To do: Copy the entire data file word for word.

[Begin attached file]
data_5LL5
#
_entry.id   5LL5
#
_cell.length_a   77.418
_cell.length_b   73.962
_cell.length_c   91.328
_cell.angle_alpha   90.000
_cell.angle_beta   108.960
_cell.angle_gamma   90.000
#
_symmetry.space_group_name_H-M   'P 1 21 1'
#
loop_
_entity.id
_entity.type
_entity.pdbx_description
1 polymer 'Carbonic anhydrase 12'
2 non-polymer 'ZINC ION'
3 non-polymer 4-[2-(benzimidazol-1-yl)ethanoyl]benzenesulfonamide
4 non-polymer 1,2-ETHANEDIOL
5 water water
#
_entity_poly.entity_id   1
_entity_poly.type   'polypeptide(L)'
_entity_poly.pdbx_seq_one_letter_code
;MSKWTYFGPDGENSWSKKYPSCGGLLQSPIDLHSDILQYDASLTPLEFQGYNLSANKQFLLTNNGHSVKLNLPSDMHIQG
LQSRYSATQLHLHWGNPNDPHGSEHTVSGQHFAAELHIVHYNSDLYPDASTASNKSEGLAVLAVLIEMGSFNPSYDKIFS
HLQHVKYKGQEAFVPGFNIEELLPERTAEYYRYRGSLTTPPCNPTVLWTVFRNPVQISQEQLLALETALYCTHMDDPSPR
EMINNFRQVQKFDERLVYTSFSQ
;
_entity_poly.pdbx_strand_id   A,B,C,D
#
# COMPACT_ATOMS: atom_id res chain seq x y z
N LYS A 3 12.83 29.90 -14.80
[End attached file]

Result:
data_5LL5
#
_entry.id   5LL5
#
_cell.length_a   77.418
_cell.length_b   73.962
_cell.length_c   91.328
_cell.angle_alpha   90.000
_cell.angle_beta   108.960
_cell.angle_gamma   90.000
#
_symmetry.space_group_name_H-M   'P 1 21 1'
#
loop_
_entity.id
_entity.type
_entity.pdbx_description
1 polymer 'Carbonic anhydrase 12'
2 non-polymer 'ZINC ION'
3 non-polymer 4-[2-(benzimidazol-1-yl)ethanoyl]benzenesulfonamide
4 non-polymer 1,2-ETHANEDIOL
5 water water
#
_entity_poly.entity_id   1
_entity_poly.type   'polypeptide(L)'
_entity_poly.pdbx_seq_one_letter_code
;MSKWTYFGPDGENSWSKKYPSCGGLLQSPIDLHSDILQYDASLTPLEFQGYNLSANKQFLLTNNGHSVKLNLPSDMHIQG
LQSRYSATQLHLHWGNPNDPHGSEHTVSGQHFAAELHIVHYNSDLYPDASTASNKSEGLAVLAVLIEMGSFNPSYDKIFS
HLQHVKYKGQEAFVPGFNIEELLPERTAEYYRYRGSLTTPPCNPTVLWTVFRNPVQISQEQLLALETALYCTHMDDPSPR
EMINNFRQVQKFDERLVYTSFSQ
;
_entity_poly.pdbx_strand_id   A,B,C,D
#
# COMPACT_ATOMS: atom_id res chain seq x y z
N LYS A 3 12.83 29.90 -14.80